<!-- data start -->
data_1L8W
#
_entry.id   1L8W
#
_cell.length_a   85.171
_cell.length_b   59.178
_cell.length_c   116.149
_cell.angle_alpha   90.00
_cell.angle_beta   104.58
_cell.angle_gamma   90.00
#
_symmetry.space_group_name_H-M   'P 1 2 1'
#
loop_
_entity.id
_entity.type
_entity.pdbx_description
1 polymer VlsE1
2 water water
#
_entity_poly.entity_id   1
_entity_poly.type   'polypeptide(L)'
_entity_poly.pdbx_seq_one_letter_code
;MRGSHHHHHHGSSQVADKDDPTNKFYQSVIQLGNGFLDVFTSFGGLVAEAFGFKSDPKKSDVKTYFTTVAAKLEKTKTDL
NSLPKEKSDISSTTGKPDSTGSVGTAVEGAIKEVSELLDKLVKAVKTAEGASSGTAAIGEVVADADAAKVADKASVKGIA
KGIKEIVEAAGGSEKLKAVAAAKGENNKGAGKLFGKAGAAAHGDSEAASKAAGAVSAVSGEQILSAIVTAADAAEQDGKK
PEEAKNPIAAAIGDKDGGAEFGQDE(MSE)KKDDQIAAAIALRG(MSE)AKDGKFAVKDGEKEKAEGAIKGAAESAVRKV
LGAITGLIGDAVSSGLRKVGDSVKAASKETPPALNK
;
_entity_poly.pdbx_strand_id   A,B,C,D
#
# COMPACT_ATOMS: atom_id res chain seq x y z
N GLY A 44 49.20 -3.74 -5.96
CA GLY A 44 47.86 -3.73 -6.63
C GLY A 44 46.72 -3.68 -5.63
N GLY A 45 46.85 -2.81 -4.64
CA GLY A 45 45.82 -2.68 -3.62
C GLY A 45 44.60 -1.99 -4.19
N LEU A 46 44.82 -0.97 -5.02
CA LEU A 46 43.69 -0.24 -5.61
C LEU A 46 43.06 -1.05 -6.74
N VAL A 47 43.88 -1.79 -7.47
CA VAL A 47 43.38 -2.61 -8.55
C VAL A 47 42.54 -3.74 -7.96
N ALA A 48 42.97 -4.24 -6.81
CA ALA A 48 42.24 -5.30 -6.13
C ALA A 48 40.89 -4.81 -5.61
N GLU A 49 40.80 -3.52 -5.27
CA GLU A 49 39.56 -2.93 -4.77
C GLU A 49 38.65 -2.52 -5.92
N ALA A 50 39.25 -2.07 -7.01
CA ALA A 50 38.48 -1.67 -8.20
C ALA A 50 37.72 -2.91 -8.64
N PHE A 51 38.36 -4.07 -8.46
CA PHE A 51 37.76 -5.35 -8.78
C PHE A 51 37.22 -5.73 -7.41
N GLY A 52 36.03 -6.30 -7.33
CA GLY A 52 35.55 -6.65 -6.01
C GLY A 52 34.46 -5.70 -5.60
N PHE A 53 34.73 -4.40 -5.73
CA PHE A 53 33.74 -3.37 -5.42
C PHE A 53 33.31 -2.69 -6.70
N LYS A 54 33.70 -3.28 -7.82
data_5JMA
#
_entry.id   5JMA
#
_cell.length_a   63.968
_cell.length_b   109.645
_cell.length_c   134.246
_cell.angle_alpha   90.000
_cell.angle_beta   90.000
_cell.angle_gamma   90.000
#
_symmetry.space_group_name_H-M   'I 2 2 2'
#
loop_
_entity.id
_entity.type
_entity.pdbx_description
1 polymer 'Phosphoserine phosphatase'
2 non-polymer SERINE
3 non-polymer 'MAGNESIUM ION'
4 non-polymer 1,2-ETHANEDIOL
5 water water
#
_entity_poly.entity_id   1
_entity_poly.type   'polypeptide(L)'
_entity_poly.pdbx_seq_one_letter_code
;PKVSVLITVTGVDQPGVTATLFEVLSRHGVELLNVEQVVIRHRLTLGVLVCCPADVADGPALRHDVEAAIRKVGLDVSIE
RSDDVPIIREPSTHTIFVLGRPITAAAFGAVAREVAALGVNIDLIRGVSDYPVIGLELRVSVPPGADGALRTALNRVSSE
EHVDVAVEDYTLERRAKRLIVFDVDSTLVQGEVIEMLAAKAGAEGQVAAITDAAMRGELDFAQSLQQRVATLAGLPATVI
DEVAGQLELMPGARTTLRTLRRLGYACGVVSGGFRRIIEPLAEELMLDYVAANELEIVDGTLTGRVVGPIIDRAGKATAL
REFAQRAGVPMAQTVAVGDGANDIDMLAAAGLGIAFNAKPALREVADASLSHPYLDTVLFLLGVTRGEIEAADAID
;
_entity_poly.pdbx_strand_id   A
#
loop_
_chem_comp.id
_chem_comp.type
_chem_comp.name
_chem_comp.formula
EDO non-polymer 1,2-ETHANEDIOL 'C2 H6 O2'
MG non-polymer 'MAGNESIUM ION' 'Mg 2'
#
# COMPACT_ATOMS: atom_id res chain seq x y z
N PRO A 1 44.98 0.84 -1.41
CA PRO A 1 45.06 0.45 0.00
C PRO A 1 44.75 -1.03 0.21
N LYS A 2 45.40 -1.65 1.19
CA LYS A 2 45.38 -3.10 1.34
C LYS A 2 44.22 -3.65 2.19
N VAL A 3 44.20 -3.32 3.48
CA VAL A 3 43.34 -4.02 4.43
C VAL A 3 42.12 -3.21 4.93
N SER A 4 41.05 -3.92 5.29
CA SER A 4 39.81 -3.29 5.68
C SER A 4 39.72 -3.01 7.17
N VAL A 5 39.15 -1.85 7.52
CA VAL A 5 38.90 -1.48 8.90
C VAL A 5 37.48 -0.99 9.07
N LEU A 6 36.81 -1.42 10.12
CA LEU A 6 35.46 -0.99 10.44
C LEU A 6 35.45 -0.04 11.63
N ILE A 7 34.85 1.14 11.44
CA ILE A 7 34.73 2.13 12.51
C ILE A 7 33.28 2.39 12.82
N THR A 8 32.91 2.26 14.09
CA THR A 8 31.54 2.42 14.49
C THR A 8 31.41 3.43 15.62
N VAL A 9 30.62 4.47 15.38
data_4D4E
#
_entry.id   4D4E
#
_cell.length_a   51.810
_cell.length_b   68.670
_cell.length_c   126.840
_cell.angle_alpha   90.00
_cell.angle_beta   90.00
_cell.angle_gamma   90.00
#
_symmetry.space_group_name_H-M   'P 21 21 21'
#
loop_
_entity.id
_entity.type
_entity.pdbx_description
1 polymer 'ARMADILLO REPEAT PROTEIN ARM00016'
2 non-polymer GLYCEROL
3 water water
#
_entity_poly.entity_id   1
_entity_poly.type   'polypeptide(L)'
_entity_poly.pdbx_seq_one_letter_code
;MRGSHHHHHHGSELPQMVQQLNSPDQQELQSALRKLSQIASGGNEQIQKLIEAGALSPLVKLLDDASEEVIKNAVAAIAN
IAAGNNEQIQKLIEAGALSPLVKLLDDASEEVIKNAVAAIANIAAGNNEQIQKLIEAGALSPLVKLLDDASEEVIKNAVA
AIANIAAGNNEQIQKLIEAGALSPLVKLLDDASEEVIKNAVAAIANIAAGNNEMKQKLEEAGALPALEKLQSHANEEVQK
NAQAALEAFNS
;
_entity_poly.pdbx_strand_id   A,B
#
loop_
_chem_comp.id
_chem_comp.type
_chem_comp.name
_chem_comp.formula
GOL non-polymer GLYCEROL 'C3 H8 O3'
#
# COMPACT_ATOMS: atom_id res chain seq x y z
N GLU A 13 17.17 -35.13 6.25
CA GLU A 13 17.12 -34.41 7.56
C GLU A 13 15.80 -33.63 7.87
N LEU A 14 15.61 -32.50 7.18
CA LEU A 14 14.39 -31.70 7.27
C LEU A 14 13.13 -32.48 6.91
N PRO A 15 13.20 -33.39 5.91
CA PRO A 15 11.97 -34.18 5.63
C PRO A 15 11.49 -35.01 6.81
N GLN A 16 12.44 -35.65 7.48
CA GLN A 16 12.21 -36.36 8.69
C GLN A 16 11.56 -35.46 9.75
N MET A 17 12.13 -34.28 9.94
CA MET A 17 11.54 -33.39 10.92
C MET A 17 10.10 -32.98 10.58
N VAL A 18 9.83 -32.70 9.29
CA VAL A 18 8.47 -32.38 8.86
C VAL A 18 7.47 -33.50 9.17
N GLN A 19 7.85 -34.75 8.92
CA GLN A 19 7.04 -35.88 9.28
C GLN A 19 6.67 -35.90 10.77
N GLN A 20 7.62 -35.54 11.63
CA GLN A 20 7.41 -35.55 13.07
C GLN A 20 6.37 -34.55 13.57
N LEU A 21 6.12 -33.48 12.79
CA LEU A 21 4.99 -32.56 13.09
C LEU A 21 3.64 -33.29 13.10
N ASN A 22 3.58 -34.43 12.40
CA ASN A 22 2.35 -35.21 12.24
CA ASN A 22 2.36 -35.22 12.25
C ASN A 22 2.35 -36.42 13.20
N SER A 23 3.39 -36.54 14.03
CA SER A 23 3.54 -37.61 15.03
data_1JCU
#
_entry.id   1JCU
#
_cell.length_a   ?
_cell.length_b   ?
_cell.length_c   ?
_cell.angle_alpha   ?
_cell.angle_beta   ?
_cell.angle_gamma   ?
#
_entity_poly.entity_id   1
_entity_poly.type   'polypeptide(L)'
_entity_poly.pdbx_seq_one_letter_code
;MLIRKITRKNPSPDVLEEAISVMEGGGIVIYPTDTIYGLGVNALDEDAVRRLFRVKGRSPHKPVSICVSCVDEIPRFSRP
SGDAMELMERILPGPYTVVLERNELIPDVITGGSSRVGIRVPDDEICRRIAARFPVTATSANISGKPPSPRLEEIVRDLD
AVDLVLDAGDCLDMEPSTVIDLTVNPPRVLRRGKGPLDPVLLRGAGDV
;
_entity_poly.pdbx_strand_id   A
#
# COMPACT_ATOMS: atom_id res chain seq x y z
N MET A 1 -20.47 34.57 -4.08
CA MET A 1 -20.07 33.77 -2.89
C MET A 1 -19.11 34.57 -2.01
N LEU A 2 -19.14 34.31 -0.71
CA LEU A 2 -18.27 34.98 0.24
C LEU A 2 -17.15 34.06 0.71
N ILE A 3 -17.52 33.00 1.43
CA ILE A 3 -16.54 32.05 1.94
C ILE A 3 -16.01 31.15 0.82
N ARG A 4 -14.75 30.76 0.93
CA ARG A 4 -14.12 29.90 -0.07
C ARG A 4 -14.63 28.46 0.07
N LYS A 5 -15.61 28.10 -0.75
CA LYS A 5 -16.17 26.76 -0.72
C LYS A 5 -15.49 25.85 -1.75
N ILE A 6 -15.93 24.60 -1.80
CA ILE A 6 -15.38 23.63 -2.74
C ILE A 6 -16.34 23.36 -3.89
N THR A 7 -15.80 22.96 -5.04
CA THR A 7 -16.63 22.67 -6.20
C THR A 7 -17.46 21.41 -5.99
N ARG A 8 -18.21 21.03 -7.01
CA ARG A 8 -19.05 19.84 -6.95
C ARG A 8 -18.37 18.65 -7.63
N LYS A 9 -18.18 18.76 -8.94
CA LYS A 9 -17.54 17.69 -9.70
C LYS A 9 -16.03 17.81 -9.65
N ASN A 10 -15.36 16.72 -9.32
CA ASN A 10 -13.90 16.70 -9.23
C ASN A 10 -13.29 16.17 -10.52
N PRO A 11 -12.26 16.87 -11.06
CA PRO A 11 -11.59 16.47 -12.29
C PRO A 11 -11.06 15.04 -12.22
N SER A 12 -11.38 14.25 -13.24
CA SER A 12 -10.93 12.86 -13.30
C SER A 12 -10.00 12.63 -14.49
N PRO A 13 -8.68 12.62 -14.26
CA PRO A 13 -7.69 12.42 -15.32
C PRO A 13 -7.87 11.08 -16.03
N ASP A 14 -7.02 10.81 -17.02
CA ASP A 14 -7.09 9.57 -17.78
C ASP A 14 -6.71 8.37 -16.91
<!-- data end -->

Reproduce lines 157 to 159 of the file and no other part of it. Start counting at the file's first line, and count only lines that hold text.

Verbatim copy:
IAAGNNEQIQKLIEAGALSPLVKLLDDASEEVIKNAVAAIANIAAGNNEQIQKLIEAGALSPLVKLLDDASEEVIKNAVA
AIANIAAGNNEQIQKLIEAGALSPLVKLLDDASEEVIKNAVAAIANIAAGNNEMKQKLEEAGALPALEKLQSHANEEVQK
NAQAALEAFNS